December 7, 2009

'Tis the Season

It's winter and holiday travel is upon us.  In Florida we gauge the seasons by traffic flux instead of weather.  You complain about the snow while we complain about the snow birds and some mornings I  just wish I could hibernate.  This morning we woke to temperatures in the 40's.  Brrrr!  We were supposed to hang the outside Christmas lights first thing this morning but that will have to wait until noon or so. Yes, I admit it, we are wimps (as is depicted on the right by cartoonist Doug MacGregor in Saturday's News-Press.  
(I'd love to share more of his work but it's probably best that you look at it online at the News-Press so I don't get in trouble.  Just so we're clear neither Doug MacGregor nor The New-Press supports or endorses this Blog in any way.)  
So this wimpy Florida girl went back to bed until 9AM.  Winter really has to be my least favorite month (o.k., sometimes it's two months).  I figure if we must endure the cold we ought to get snow and we haven't seen snow in these here parts since the winter of '73.  Yes, I'm old enough to remember it.  I also remember our northern relatives coming down in the winter and dragging our butts to the beach so they could bask in the sun while we kids sat huddled under our towels.  Anyone up for a bonfire?
The part that's so jarring about cold weather in Florida is that it sneaks up on us usually as a cold snap (thus the term) and we have to scramble to dig out jackets, blankets and, oh yes, put up with that burning smell from the heat setting of our thermostats.  What is that anyway, cobwebs being burned away?  We just don't get it, do we?
For those of you heading for Florida you'll be happy to know the cold snap will be over by Tuesday?  For you and anyone else that's traveling this holiday season here are a few travel tips:
1) Call the hotel before you book it.  Ask if there's anything you should be aware of like construction at the hotel or nearby.  Even minor construction on or adjacent to the hotel property or nearby road construction can be a nightmare.  Ask if the pool will be open and if it's heated.  Ask if everything is on property: like the spa, golf course, restaurant, etc. and if there are any "use restrictions".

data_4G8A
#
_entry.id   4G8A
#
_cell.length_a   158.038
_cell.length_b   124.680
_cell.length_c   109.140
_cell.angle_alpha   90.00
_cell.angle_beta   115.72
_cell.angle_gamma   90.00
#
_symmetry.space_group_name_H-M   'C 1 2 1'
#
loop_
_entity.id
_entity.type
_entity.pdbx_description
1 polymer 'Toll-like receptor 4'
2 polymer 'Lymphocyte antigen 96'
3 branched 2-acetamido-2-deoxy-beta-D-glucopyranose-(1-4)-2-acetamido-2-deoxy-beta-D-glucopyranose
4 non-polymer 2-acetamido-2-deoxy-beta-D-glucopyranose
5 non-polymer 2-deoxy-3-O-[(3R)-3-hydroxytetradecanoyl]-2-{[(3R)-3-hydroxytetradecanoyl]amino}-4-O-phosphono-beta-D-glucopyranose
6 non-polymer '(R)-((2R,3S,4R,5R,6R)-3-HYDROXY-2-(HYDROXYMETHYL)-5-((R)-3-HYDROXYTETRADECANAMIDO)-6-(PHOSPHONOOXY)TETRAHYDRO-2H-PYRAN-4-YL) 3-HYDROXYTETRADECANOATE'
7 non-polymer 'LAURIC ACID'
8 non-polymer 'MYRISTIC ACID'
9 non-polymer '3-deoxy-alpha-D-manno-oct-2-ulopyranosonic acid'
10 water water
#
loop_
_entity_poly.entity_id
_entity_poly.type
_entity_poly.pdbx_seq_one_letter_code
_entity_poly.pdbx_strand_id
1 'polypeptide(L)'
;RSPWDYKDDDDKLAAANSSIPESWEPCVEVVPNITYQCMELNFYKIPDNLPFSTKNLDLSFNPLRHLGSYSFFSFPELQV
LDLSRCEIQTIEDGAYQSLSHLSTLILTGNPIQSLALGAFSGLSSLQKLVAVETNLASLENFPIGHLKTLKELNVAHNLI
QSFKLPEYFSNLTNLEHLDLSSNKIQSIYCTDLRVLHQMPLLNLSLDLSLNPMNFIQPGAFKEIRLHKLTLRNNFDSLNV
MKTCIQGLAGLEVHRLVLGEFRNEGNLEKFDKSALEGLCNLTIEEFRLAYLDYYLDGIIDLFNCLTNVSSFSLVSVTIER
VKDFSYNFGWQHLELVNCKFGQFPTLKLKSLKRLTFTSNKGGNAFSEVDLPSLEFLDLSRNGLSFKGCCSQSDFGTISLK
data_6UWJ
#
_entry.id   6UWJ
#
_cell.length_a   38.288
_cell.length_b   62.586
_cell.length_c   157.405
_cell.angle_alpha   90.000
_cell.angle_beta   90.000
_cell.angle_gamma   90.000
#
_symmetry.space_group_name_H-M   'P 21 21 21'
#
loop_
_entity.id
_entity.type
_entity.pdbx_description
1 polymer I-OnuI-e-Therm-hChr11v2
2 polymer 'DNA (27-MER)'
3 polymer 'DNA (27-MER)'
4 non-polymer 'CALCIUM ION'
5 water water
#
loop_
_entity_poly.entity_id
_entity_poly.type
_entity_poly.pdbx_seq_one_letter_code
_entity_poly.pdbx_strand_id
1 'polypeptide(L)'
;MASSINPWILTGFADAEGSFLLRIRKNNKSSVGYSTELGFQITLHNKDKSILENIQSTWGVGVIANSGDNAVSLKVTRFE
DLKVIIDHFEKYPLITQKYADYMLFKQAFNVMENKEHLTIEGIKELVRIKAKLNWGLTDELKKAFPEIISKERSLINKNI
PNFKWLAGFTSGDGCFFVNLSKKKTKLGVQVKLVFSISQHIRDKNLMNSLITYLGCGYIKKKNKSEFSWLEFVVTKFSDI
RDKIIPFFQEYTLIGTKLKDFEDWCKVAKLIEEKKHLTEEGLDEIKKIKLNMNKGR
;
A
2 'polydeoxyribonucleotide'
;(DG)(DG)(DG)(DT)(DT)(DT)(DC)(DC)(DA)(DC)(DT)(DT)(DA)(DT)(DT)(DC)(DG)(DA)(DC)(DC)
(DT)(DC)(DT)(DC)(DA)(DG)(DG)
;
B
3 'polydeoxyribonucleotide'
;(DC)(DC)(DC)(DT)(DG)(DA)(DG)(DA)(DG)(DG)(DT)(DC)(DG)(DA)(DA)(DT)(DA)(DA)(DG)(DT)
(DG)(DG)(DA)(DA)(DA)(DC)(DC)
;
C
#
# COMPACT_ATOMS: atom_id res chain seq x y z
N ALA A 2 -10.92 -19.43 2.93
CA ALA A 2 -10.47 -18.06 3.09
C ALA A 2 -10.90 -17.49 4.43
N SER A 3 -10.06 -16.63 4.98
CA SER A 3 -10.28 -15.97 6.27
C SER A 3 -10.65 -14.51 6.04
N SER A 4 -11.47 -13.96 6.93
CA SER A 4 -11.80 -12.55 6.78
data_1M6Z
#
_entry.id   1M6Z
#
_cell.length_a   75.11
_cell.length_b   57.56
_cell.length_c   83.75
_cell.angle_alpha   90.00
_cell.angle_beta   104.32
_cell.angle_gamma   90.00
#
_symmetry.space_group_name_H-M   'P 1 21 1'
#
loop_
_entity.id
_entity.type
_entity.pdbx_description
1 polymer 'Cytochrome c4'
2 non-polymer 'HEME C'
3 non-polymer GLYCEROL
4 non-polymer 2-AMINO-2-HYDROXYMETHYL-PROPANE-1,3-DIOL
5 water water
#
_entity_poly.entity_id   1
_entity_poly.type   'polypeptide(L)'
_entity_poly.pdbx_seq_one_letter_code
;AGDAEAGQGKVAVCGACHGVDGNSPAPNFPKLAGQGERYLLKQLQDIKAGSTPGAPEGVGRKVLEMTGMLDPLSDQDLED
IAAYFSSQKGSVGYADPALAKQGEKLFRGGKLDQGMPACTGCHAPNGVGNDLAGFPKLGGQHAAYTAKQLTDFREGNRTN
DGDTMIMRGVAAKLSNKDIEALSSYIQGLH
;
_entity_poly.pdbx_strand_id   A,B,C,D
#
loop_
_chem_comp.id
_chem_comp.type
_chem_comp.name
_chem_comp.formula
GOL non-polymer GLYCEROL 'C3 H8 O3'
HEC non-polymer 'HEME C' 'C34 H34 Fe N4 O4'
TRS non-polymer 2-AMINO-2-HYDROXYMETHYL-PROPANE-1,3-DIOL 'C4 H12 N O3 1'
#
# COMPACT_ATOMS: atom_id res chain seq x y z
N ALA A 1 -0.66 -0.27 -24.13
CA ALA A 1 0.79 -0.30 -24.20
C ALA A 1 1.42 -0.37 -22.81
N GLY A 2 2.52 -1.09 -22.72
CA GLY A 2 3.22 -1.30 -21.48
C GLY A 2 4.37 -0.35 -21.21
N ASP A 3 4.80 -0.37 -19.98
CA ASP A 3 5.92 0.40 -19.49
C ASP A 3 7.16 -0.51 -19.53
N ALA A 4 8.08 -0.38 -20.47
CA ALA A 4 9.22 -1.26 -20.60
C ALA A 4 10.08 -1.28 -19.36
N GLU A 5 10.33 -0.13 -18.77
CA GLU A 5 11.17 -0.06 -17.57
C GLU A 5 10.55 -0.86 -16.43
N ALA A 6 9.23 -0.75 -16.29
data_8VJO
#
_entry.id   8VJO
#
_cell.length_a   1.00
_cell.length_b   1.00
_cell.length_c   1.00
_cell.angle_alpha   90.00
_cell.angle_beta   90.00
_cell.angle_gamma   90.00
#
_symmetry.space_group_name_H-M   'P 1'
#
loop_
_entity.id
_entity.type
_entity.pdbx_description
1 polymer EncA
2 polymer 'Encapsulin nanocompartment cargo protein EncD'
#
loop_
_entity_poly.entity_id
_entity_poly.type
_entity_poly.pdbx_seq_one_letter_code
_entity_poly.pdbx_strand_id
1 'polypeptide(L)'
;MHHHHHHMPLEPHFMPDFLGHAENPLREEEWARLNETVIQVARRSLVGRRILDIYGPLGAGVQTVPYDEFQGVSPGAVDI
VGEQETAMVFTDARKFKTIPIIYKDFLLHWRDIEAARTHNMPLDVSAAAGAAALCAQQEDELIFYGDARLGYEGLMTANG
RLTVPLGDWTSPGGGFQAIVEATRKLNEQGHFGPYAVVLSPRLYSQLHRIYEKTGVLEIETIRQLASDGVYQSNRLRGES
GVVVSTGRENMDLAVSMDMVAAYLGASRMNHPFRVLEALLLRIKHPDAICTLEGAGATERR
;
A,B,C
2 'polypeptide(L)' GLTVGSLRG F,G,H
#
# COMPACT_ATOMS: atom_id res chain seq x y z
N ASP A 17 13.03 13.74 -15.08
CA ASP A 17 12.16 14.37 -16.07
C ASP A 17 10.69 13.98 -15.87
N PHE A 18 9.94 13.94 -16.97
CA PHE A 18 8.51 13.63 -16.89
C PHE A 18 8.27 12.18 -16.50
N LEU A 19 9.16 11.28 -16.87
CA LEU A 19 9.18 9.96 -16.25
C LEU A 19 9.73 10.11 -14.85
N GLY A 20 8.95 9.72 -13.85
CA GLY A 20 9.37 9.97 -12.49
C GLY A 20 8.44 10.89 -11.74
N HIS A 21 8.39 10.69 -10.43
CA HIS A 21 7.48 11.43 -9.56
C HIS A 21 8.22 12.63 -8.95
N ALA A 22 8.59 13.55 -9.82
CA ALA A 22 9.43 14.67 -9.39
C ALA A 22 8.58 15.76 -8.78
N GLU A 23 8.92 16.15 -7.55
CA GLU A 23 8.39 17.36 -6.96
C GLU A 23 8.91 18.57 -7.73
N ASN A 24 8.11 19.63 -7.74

We once stayed at a hotel that advertised a lazy river (which we love). It turned out to be at their sister property and only a limited number of guests were allowed to use it each day.
2) If you're flying and not renting a car ask the hotel if they have free airport transportation.  If not ask what service to use and how much it costs to and from the airport.  They should have a discounted service they use.  If you're staying near a theme park ask about park transportation.
3) Always pack a spare set or two of clothes in your carry on bag.  Lots of luggage gets lost and you don't want to be unprepared.
3-1-1 for Carry-Ons main graphic4) If you can buy it where you're going don't pack it.  Toiletries can be purchased at a drug store near your destination so avoid the hassle.  If you must bring it remember the 3-1-1 rule for carry-ons:  3.4 ounce (100ml) bottle or less (by volume) ; 1 quart-sized, clear, plastic, zip-top bag (Gallon size bags or bags that are not zip-top such as fold-over sandwich bags are not allowed.); 1 bag per passenger placed in screening bin. One-quart bag per person limits the total liquid volume each traveler can bring. 3.4 ounce (100ml) container size is a security measure. (Note: Medications, baby formula and food, and breast milk are allowed in reasonable quantities exceeding three ounces and are not required to be in the zip-top bag. Declare these items for inspection at the checkpoint.) You can pack things over 3.4 oz in your checked bags. TSA has a helpful printable checklist for packing to make going through security easier on their website.
5) The moment you get to your destination turn your cell phone completely off and then back on again.  You'll get better service because your cell phone will connect to a local tower rather than trying to find the one at home.
6) Whether you are sunning, skiing or hitting an outdoor attractions do not forget sunscreen (don't bring your sunscreen from home it could be expired. Yes, sunscreen has a shelf life).  Sunscreen can save your trip and your life.
7) Ask for a room upgrade or better rate at check in.  Chances are the hotel won't be full (tourism is down) and they are trying to earn more of your business.  The worst they can say is no.  Ask for the best view they offer for your room type.  It can mean the difference between a parking lot view and a partial ocean view.
8)  Let your credit card company know you're traveling.  One thing they still do is try to make sure someone else isn't fraudulently using your card.  If you use your card in NJ and then in FL a few hours later they might question charges.  It's not a bad thing and it's easy to avoid if you let them know in advance.
9) Call your credit card companies and see what their charge dispute policies are. Not all credit card companies have your back.  American Express is one that will back you up 100% if you feel you've been ripped off.
At a hotel in St Thomas we reported our AC wasn't working.  The hotel didn't move us for two days but offered us 3 free nights at any of their hotels within the next year as compensation.  It would have been great but the voucher never materialized.  American Express disputed the St. Thomas hotel charges and we were reimbursed for the entire weeks stay.
I hope this helps you with your holiday plans. If any of you have any travel tips please share them in your comments.

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